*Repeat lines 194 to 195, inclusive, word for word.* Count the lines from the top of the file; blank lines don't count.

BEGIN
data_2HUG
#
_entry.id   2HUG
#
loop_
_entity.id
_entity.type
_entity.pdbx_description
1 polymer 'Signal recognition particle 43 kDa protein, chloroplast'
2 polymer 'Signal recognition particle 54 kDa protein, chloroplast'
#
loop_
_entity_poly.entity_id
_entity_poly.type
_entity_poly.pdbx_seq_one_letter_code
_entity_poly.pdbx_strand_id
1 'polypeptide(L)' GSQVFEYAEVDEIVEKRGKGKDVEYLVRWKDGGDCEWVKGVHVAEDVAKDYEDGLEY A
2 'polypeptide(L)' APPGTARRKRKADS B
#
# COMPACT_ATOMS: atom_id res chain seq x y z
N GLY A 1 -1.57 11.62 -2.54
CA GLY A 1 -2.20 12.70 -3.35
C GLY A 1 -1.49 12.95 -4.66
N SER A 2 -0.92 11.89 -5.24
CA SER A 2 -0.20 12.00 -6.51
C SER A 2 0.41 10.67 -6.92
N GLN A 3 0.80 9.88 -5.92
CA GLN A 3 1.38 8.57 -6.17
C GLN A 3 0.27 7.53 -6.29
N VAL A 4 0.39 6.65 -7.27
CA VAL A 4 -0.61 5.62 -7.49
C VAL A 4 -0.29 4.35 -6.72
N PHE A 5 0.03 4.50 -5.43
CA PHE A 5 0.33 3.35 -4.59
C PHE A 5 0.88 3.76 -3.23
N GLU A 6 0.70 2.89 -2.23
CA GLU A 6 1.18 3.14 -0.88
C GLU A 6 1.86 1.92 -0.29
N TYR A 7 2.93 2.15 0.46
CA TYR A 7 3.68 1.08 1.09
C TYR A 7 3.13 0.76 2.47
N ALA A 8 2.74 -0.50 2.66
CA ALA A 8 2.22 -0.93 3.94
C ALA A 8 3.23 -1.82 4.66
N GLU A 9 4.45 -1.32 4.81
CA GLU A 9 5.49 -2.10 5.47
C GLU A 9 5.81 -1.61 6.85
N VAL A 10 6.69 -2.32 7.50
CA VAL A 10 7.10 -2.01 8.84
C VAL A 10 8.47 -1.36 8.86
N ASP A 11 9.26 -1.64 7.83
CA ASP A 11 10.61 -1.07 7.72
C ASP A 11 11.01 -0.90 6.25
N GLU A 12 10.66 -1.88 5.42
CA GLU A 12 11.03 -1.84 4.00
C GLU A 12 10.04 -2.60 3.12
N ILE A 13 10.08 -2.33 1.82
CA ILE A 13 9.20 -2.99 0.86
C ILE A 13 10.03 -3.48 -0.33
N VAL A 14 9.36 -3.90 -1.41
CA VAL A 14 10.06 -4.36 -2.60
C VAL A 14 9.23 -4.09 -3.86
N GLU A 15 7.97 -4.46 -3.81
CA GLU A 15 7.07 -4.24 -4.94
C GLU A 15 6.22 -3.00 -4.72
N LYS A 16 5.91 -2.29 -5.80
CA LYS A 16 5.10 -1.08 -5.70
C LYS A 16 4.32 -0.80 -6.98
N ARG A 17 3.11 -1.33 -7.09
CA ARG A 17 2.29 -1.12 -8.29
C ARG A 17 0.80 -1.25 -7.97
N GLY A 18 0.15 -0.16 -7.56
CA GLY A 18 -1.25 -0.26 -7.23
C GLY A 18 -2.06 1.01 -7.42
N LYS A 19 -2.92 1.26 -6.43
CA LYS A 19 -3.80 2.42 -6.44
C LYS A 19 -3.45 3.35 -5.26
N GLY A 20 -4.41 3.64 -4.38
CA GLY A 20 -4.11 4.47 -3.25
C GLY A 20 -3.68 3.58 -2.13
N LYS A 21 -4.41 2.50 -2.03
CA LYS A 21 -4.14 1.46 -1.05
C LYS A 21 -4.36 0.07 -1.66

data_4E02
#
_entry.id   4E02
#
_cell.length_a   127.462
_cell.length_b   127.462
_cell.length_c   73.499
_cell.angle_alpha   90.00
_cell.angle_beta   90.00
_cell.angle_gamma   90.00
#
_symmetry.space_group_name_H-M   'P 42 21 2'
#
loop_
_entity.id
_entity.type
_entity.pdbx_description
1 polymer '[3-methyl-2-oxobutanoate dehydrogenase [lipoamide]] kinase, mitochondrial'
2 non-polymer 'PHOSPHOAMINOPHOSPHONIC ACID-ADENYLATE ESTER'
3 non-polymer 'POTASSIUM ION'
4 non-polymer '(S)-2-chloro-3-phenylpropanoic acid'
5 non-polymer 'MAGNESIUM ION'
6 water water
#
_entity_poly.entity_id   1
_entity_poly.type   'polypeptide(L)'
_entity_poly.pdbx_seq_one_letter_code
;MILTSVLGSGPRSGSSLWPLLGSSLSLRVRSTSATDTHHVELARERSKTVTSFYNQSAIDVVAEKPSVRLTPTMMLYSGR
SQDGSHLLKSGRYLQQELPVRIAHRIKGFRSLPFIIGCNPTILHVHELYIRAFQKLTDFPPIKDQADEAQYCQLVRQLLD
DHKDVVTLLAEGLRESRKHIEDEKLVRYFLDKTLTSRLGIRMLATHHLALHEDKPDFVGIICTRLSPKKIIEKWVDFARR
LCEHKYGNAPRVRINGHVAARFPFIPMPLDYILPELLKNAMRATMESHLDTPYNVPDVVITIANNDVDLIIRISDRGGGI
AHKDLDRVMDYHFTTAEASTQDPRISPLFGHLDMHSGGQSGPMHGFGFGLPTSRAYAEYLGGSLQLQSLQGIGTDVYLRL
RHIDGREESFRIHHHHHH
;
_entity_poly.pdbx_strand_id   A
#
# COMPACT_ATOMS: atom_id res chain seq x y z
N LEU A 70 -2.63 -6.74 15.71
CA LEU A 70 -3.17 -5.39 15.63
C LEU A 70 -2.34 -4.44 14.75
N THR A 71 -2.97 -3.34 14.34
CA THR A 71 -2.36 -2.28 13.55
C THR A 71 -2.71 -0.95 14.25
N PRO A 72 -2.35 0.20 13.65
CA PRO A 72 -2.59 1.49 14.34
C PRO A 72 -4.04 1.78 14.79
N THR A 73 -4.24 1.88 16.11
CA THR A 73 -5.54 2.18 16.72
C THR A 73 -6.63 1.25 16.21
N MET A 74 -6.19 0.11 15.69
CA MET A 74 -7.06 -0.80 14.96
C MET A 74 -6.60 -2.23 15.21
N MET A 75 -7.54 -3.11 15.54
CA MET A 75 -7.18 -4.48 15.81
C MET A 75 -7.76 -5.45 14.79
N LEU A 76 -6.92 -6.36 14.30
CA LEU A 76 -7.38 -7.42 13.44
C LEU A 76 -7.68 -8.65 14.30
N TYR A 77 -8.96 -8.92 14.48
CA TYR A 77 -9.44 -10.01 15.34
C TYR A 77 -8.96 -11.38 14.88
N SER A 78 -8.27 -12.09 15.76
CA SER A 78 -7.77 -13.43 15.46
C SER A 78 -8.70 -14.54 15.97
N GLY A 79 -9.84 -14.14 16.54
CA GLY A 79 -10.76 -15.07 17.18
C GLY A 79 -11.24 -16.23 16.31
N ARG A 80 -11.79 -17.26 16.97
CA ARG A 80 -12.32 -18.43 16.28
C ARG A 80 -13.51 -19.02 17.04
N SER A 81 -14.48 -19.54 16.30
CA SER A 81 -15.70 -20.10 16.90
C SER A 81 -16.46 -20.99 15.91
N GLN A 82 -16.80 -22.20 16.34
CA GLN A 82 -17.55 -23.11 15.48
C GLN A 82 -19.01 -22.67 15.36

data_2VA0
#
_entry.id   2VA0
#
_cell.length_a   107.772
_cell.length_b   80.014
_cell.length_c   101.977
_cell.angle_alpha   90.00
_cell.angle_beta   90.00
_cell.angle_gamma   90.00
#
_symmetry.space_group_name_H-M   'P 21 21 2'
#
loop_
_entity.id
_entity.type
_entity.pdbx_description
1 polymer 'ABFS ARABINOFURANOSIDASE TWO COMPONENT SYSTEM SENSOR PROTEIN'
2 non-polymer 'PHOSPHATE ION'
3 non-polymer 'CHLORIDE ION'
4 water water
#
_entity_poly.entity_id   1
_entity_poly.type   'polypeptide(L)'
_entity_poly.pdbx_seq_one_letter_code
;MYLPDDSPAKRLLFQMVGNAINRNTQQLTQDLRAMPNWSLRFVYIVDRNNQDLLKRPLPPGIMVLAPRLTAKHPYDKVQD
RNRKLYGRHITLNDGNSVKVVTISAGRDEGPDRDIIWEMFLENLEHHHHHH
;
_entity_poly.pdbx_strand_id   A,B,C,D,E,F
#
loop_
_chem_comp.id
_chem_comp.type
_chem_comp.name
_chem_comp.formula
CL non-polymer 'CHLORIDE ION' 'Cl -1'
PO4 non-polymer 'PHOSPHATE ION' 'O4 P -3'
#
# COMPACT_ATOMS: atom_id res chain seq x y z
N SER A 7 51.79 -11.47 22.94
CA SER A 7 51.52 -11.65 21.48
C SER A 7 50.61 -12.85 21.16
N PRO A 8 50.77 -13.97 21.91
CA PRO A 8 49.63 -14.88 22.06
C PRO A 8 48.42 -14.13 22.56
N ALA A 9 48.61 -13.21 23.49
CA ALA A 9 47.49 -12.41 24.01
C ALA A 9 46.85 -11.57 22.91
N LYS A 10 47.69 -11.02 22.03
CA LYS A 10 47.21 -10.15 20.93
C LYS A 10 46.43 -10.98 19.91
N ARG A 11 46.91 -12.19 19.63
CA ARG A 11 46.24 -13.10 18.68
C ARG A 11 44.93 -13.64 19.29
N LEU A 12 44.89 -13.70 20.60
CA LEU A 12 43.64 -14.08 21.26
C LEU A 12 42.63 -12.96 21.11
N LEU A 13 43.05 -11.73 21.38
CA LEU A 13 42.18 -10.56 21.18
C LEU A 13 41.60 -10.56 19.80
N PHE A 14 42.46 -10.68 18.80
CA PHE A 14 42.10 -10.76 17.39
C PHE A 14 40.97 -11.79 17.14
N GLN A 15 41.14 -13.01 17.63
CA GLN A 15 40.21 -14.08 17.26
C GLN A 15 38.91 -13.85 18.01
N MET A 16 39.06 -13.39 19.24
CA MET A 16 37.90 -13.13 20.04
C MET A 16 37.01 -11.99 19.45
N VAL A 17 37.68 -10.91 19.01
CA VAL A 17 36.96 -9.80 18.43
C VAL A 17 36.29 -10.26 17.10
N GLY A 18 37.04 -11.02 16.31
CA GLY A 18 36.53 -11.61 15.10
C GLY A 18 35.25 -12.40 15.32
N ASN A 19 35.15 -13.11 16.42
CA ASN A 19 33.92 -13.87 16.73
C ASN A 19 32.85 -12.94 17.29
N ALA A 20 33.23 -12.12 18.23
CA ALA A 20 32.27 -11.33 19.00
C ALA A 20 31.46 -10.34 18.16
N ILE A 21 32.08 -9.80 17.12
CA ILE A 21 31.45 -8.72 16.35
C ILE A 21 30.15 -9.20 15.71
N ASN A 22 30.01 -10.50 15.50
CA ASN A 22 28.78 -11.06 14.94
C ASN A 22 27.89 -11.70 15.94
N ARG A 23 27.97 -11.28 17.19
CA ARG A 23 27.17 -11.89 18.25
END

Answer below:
_chem_comp.formula
CL non-polymer 'CHLORIDE ION' 'Cl -1'